“We have the relic of our national hero. On the African level, we can say he is a pan-Africanist. He has been returned to us and today we are accompanying him, participant Kiso Kolo-Vira says in a voice filled with emotion. He is going back home and it is just exceptional. It was impossible not to attend. ”
On Monday, Belgium handed to the Lumumba family what is believed to be the last remains of the slain Congolese leader.
In the embassy of the Democratic Republic of Congo located in Belgium, many from the diaspora came to sign the condolences book and pay homage to Patrice Lumumba.”Lumumba, our fathers followed his politics, followed his ideology, so we grew up with this Lumumba spirit, Princesse Zikou dieka, a participant, says. Then, as nationalists, we keep the Congolese and African identity and we think that Lumumba is a good mentor whom we can rely on.”
Patrice Lumuba was executed in 1961, aged just 35, with anti-colonial companions Maurice Mpolo et Joseph Okito. His body was cut into pieces and dissolved in acid. But a Belgian police officer kept two teeth as a trophy of his macabre execution. Two years ago, the federal prosecutor’s office said there is no absolute certainty that the tooth being returned is Lumumba’s since no DNA test could be conducted.
The tooth was seized by Belgian authorities in 2016 from the daughter of the policeman, Gerard Soete, after Lumumba’s family filed a complaint.
The casket containing what is believed to be Lumumba’s tooth is set to be flown back to the DRC where it will be officially laid to rest at a memorial site.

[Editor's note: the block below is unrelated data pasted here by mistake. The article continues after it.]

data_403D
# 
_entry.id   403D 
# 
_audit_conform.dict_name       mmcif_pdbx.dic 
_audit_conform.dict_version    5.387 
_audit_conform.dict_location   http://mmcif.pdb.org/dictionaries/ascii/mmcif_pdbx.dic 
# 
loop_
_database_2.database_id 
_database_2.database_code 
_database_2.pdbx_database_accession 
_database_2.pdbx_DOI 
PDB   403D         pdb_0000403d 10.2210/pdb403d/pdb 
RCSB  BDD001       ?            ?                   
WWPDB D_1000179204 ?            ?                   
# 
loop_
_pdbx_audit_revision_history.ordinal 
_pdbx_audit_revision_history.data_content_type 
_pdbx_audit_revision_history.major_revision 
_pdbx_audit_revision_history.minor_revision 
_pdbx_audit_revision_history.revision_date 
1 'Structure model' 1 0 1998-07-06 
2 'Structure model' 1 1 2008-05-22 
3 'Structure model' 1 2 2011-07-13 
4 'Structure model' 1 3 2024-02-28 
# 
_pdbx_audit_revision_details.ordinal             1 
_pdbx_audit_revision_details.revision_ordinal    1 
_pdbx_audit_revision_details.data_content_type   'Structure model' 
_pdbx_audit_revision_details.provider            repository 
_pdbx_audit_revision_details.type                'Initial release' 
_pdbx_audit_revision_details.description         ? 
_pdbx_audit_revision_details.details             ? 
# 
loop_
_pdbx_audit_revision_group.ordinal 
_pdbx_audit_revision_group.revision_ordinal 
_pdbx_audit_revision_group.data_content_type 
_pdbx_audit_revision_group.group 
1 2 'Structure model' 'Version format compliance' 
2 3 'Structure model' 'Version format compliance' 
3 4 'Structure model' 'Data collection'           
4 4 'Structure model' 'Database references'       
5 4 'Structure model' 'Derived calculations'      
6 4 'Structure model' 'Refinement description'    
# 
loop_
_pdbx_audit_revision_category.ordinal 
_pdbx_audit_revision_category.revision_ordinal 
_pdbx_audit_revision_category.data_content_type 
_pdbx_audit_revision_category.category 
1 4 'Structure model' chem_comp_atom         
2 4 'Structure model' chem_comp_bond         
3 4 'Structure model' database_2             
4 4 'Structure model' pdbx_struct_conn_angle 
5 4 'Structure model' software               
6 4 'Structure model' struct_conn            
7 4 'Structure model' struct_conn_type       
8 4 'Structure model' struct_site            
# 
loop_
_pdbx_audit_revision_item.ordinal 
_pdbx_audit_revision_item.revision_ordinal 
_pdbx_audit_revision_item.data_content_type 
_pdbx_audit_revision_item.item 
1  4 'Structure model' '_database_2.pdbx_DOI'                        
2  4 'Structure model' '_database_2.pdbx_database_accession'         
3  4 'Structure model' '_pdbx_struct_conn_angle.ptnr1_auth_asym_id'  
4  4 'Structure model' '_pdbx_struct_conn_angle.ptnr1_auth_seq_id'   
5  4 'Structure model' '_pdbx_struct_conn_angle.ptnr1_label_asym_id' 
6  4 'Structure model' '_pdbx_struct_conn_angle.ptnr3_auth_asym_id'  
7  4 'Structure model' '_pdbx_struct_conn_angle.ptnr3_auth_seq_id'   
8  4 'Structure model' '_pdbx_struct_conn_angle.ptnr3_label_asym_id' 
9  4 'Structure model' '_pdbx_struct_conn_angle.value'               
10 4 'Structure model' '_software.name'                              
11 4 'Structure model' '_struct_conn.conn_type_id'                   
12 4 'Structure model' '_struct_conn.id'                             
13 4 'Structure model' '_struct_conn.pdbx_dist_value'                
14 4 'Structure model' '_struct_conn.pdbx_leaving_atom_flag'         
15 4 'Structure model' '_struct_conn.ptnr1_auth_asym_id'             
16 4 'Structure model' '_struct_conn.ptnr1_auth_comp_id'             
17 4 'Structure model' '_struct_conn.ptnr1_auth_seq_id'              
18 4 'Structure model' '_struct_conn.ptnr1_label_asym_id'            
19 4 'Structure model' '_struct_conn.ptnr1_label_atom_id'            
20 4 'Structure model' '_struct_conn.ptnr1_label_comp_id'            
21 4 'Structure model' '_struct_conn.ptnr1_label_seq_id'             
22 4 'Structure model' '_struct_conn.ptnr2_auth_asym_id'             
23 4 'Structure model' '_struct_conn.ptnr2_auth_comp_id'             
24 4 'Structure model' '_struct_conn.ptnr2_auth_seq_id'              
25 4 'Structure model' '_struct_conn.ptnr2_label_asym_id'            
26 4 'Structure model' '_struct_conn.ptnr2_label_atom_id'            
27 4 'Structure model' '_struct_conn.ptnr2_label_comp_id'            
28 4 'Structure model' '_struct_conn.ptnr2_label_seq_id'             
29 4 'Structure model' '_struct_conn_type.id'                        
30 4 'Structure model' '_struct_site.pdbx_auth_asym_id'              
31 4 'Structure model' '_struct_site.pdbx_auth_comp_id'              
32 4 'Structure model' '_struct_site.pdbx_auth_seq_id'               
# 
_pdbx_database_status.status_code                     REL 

The country is set to hold three days of “national mourning” from 27 to 30 June – a day marking the 62nd anniversary of independence
Looking for justice
Lumumba’s older son Francois filed a complaint in Belgium in 2011, pointing the finger of responsibility for his father’s killing at a dozen Belgian officials and diplomats.
The investigation for “war crimes” is still ongoing but only two of the targeted officials are still alive.
A Belgian parliamentary commission of enquiry in 2001 concluded that Belgium had “moral responsibility” for the assassination and the government presented the country’s “apologies” a year later.
De Croo said Belgian officials “chose not to see, chose not to act” to stop the killing, even if they had not directly intended it to happen.
Lumumba’s children were also received Monday by Belgium’s King Philippe, who this month travelled to DR Congo to express his “deepest regrets” over the colonial past.
Historians say that millions of people were killed, mutilated or died of disease as they were forced to collect rubber under Belgian rule. The land was also pillaged for its mineral wealth, timber and ivory.